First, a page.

President Vladimir Putin has defended Russia’s assault on Ukraine in a rare public appearance, the first time he has addressed the conflict since Moscow withdrew its forces from northern Ukraine after they were halted at the gates of Kyiv.
State television on Tuesday showed Mr Putin visiting the Vostochny space base in Russia’s Far East, accompanied by his ally, Belarus President Alexander Lukashenko, to mark the anniversary of the Soviet success in launching the first manned space flight.
Asked by Russian space agency workers if the operation in Ukraine would achieve its goals, Mr Putin said: “Absolutely. I don’t have any doubt at all.”
“Its goals are absolutely clear and noble,” Mr Putin said.
“We didn’t have a choice. It was the right decision.”
Mr Putin said Russia’s main aims were to protect the Russian-speaking people of Donbas in eastern Ukraine and to end Ukraine’s position as a centre of nationalistic anti-Russian feeling.
Mr Putin, who had been ubiquitous on Russian television in the early days of the war, had largely retreated from public view since Moscow pulled its forces out of northern Ukraine this month.
His only public appearance in the past week was at the funeral of a nationalist MP, where he gave brief remarks and did not directly address the war.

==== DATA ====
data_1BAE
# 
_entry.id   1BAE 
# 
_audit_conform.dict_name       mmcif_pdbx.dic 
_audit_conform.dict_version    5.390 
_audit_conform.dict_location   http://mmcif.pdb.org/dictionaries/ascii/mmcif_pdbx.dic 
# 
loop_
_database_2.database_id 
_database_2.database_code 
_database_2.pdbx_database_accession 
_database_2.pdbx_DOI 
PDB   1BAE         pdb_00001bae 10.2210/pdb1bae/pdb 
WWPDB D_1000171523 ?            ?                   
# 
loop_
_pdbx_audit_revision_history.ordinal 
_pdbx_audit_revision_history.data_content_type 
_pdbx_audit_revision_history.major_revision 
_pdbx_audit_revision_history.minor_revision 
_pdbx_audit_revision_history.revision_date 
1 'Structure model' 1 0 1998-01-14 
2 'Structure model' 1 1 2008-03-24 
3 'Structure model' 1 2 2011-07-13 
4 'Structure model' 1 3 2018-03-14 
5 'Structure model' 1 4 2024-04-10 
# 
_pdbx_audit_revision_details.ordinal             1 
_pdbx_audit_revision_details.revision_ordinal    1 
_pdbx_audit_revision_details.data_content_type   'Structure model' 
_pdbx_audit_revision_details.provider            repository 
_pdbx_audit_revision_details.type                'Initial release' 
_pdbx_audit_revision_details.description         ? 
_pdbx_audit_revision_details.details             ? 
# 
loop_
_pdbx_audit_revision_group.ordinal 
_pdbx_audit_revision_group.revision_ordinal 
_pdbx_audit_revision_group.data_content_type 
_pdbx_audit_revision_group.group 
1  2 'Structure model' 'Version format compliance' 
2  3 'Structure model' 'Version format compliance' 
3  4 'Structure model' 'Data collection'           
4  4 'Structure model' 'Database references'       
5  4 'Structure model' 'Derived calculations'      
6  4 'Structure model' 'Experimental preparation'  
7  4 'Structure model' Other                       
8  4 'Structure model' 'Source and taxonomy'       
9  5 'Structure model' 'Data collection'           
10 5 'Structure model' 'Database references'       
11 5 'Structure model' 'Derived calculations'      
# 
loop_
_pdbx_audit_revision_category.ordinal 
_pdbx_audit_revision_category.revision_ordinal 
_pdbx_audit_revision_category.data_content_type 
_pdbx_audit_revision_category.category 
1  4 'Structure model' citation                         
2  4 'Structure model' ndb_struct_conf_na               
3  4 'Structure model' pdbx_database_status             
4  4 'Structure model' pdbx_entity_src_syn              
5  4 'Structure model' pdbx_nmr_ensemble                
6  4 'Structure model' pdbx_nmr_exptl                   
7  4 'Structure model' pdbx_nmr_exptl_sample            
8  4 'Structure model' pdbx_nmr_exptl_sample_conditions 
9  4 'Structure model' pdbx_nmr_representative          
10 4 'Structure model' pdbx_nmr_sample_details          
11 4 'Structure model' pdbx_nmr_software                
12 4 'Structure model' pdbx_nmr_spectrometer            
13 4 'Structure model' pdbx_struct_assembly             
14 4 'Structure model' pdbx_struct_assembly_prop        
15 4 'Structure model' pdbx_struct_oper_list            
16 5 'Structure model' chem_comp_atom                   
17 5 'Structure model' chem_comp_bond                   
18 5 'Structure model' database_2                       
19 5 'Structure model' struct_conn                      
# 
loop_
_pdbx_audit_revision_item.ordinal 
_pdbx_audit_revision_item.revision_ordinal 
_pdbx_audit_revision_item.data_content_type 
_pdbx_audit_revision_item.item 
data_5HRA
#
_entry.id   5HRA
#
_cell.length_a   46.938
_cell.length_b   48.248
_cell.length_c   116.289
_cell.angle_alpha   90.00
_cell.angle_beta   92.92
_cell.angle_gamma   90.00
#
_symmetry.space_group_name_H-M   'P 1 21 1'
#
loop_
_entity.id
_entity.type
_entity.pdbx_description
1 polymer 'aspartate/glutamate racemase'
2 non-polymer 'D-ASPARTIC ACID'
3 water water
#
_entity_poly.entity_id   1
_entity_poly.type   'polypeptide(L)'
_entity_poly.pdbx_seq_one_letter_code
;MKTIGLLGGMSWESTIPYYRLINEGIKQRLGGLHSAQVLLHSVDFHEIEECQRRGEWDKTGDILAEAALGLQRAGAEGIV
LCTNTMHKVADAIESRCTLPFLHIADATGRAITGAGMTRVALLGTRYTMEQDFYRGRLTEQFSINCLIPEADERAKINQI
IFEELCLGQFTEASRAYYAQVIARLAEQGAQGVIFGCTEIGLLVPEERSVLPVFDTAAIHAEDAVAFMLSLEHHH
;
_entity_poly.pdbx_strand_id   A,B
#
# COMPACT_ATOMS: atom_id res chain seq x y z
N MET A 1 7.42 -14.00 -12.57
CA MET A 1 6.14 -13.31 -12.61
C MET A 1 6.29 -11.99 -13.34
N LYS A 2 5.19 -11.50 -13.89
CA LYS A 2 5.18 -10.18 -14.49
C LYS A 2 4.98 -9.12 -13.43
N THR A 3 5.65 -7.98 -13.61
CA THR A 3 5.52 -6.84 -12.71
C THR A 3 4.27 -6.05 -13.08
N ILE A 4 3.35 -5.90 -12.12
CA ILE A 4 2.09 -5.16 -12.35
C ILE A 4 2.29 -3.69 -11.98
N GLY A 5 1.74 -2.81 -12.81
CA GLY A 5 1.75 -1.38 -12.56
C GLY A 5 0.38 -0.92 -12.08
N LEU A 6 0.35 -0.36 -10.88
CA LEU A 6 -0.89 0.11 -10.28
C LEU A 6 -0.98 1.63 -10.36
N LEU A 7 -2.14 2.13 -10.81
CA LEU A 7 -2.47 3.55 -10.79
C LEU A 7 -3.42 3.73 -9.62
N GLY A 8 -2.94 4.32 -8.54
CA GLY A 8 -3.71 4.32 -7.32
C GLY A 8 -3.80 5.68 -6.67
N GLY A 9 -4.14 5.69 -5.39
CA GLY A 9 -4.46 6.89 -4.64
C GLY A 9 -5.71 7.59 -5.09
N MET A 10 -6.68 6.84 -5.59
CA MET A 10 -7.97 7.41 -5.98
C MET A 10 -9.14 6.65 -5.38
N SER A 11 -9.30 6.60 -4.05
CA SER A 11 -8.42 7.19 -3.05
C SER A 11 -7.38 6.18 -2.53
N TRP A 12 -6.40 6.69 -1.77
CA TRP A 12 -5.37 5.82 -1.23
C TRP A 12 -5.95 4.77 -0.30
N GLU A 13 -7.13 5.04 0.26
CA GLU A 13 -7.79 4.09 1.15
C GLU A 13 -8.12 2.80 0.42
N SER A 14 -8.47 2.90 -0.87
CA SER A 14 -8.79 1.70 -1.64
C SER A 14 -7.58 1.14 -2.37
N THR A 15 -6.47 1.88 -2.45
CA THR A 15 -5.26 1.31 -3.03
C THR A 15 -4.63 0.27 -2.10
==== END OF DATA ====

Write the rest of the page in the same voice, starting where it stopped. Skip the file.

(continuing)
On Monday he met the visiting chancellor of Austria at a country residence outside Moscow but no images of that meeting were released.
The West casts Putin’s war as a land grab of a sovereign country.
Mr Putin calls it a “special military operation” to disarm Russia’s neighbour, describing Ukraine as a puppet of the United States.
In Tuesday’s remarks, he appeared to draw an analogy between Cosmonaut Yuri Gagarin’s first space flight 61 years ago and Russia’s defiance of Western economic sanctions today.
“The sanctions were total, the isolation was complete but the Soviet Union was still first in space,” said Mr Putin, 69, recalling his own wonderment as a schoolboy learning of the achievement.
“We don’t intend to be isolated,” Mr Putin said.
“It is impossible to severely isolate anyone in the modern world, especially such a vast country as Russia.”
Mr Lukashenko also dismissed the impact of sanctions: “Why on earth are we getting so worried about these sanctions?” he said.
Russia’s Cold War-era space successes, especially Gagarin’s flight and the 1957 launch of Sputnik 1, the first artificial satellite, were depicted by Soviet leaders as proof of their system’s superiority.
Last year, Russia’s nominal GDP was just $US1.6 trillion ($2.2 trillion) – smaller than Italy’s – and only about seven per cent of the $US22.9 trillion US economy.
Russia’s economy is on track to contract by more than 10 per cent in 2022, worst since the years following the 1991 fall of the Soviet Union, former finance minister Alexei Kudrin said on Tuesday.